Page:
Workplace flexibility alone no longer works as a talent acquisition tool simply because it has become the new baseline for employees, who now increasingly expect to be able to work remotely and have some fluidity around their working hours. Salary and compensation are still the main differentiators. In fact, a McKinsey study found that inadequate compensation was the second-highest reason for people quitting their jobs between 2021 and 2022 — and many of those who quit actually re-joined the labor force soon after for a better, higher-paying job.
In this context, giving employees some equity would add value to benefits packages or be an alternative to higher salaries. Employee ownership is one answer to attracting talent and reducing churn. Research by Rutgers University and the University of Massachusetts Amherst found that share-ownership schemes are not only good for driving employee productivity but they can also help firms better weather recessions and economic crises.
With the unprecedented rate of employee turnover that saw over 47 million people call it quits in the U.S in 2021 alone, employee share ownership could tip the scales in the favor of a business if it is implemented in the right way.
A Fresh Look at Employee Ownership
A Cardiff University study found that share schemes sometimes fail to bring about change in employee attitudes and behaviors simply because the stakes for staff are often too low. Not only that, but some of the share-option schemes can be restrictive in terms of their vesting period, and the associated risk or real decision-making power employees have as share owners.
This may explain why some employees still decide to quit at companies with share schemes rather than stick around for potential earnings in a distant future.
Conversely, when ownership is coupled with employee empowerment, it can really transform and re-energize the workforce. This means giving employees a say in how the organization works and fostering trust and better collaboration between managers and employees. A study by professors Blasi, Freeman and Kruse found that share ownership combined with employee empowerment incentives more effectively curb turnover than either approach alone.
Share ownership isn’t reserved for startups and scale-ups, either. The National Center for Employee Ownership found that nearly one in 10 Employee Share Ownership Plans (ESOP) are launched by publicly owned companies — and Employee Stock Purchasing Plans (ESPP) are almost exclusively offered by public companies.
Launching Your Share Ownership Scheme
Despite the benefits of employee share-ownership schemes, between 2002-2014 only 18.7% of private-sector employees held stocks in their companies (this number grew to 45% if other profit-sharing initiatives were included). Employers can use this low take-up to really stand out in their sector, but before launching a share scheme, leaders need to think about how to make it the most effective for their business and employees. Here are some things to consider:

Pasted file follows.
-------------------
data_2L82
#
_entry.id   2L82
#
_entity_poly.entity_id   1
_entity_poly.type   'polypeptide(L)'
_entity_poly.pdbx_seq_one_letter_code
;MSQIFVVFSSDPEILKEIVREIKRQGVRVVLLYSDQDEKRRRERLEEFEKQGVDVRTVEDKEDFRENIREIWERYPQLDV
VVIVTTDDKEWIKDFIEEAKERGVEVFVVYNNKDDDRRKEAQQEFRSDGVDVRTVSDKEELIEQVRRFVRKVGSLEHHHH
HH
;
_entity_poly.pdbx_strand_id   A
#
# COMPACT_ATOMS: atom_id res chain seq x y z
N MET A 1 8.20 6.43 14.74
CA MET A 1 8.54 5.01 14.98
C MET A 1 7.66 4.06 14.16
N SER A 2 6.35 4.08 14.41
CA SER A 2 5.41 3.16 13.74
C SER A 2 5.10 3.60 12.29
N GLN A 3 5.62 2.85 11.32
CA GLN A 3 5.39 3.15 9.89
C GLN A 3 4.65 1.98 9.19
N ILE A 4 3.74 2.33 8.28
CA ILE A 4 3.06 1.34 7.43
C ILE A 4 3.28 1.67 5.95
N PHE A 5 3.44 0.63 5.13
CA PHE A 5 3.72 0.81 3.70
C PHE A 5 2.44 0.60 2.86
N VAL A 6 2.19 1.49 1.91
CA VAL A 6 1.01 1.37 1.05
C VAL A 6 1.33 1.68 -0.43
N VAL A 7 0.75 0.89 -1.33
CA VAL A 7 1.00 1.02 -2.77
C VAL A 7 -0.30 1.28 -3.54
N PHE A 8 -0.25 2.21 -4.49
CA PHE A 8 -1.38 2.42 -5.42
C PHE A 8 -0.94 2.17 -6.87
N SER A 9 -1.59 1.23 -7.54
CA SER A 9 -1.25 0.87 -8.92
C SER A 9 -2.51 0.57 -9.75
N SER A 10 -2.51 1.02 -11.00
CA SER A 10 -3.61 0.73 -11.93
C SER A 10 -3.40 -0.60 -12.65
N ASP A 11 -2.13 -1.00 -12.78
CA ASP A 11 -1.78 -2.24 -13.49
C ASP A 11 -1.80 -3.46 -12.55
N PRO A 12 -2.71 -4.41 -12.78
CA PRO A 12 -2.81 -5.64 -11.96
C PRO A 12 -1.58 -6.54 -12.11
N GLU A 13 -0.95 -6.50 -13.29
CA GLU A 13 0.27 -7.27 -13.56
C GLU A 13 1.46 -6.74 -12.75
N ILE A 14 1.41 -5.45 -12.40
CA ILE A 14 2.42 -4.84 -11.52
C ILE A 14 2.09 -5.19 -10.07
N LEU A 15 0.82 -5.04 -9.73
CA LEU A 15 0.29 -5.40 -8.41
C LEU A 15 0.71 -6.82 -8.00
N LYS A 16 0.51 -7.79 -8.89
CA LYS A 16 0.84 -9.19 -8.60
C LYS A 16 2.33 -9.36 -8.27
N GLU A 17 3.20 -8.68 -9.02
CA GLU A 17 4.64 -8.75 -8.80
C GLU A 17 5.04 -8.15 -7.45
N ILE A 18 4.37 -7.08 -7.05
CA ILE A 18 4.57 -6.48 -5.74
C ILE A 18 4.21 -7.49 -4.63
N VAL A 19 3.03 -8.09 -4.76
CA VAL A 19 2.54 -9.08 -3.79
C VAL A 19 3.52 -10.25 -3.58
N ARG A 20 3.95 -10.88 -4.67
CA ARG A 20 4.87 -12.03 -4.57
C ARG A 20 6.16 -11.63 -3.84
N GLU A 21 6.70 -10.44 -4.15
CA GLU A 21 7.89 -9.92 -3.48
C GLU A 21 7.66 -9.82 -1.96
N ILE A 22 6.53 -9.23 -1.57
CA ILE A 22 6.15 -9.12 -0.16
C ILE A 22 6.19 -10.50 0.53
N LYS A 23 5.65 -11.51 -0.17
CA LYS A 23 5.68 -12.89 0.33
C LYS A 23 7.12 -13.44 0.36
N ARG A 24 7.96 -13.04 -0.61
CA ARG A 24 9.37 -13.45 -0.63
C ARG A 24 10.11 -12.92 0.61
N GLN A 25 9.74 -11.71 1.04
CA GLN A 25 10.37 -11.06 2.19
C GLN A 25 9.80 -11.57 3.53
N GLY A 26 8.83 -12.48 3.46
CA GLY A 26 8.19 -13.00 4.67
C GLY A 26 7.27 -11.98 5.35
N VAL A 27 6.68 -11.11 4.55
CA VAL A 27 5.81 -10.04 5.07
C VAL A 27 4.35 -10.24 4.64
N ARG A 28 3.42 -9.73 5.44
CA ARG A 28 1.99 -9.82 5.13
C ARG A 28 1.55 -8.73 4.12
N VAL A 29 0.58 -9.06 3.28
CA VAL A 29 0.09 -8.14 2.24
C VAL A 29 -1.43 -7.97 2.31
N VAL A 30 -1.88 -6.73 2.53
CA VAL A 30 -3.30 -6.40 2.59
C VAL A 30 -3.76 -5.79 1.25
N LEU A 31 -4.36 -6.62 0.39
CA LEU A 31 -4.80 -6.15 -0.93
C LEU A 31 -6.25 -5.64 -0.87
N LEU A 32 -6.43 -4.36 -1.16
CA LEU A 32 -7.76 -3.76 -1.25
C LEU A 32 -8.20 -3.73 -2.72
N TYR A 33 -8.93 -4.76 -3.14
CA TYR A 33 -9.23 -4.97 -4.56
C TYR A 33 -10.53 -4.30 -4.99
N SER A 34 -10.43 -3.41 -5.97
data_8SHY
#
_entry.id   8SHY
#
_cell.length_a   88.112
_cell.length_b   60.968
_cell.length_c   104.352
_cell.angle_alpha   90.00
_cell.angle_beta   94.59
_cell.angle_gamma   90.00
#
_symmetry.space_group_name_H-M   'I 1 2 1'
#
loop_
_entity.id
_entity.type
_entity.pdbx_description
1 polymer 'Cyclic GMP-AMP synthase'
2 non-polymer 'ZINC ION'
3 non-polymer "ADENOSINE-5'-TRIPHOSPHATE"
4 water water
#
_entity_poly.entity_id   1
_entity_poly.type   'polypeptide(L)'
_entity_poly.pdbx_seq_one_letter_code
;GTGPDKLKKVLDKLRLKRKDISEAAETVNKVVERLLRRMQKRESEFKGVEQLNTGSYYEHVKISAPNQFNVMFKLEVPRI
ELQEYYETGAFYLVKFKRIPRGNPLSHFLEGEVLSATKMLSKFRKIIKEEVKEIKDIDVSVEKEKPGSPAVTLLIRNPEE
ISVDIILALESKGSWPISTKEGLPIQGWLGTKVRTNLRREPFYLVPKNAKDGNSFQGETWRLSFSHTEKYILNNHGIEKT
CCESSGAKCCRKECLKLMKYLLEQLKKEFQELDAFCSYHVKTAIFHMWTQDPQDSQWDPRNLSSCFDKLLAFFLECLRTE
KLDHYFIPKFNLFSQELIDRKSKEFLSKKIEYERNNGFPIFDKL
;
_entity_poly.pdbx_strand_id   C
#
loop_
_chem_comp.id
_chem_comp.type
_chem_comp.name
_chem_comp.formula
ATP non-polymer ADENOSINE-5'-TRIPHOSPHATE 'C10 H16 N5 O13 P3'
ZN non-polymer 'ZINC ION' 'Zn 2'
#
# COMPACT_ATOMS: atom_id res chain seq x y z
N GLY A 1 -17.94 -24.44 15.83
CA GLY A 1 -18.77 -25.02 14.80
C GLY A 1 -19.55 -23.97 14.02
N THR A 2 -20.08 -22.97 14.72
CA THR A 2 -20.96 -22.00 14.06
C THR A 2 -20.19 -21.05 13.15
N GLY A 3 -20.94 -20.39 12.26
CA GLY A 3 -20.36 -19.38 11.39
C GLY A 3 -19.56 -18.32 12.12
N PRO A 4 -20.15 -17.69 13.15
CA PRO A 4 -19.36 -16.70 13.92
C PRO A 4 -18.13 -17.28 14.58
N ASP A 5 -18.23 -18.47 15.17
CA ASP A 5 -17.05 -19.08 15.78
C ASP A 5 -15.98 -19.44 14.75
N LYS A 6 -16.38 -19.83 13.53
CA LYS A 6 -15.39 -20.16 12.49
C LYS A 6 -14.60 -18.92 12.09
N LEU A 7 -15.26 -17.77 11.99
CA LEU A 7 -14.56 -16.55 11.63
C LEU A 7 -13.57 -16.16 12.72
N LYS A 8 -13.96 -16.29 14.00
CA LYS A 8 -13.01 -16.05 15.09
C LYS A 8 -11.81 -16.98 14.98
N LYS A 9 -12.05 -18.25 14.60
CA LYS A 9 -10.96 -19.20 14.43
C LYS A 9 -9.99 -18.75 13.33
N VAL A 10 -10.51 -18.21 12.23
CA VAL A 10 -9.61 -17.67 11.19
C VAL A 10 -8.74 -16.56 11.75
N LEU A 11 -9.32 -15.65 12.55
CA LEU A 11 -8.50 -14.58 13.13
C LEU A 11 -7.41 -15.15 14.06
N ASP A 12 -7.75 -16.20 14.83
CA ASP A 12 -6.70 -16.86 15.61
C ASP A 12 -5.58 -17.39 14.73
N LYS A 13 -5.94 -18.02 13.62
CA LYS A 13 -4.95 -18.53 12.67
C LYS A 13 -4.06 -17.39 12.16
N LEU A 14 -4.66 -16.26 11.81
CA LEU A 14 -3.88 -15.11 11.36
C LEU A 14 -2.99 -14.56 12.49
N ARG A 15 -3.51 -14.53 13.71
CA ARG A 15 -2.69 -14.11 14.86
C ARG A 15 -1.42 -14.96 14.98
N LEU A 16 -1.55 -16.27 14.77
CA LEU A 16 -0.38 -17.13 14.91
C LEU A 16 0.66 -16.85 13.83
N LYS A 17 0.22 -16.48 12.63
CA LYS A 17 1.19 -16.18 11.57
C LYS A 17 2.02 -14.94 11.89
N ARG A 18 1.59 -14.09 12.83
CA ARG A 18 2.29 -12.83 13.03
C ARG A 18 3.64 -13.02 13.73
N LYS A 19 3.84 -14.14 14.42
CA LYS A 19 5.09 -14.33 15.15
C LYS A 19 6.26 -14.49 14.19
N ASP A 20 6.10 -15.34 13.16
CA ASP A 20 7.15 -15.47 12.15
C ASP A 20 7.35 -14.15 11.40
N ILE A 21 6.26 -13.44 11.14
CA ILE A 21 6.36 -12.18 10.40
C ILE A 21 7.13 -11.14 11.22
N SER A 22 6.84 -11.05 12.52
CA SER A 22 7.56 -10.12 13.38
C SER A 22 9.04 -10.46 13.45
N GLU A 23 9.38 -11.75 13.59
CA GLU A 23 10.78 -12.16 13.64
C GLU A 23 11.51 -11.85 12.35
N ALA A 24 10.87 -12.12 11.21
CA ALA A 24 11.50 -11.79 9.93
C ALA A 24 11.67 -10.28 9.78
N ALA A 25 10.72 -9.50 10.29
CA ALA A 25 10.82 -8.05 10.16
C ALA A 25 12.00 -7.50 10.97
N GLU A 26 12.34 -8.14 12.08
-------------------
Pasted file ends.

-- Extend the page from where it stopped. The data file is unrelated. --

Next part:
- Tax incentives: The U.S. Congress has enacted tax incentives for companies offering ESOP to their employees but these can differ by share plans. Contributions are tax-deductible up to 25% of covered payroll.
- The make-up of your workforce: A McKinsey study found that different pools of workers give priority to different types of benefits. Looking at demographics and other factors can inform your decision on whether to allocate shares based on performance or to link shares to employee tenure.
- Decision-making power: How much would employees get and what would that look like in practice? This is a critical question because the absence of decision-making power is one of the main reasons employee share plans fail.
- Conditions under which employees can cash in: The financial rewards of share plans are often far off in the future and tied to business performance, which employees have no control over. This is another reason they can be ineffective. Alternatively, employees could cash in some of that money earlier based on certain KPIs they could control.
- Safeguarding measures against potential losses: If your employees don’t have the capacity to invest, perhaps a stock appreciation rights (SARs) plan where they don’t have to buy shares in order to benefit from their increases in value can be an attractive option.
Giving Power Back to Employees
In recent years, employee turnover has become a pandemic in itself and no business or industry is exempt. However, executives who really want to avoid serious staff shortages in the future can change how they think about talent retention. If cash is still king, share ownership plans may be more lucrative and meaningful to your employees. It enables leaders to help them de-risk their investments while still giving them a chance to profit at different milestones of their employment. It can mean the difference between having a thriving workforce or being stuck in a perpetual cycle of hiring.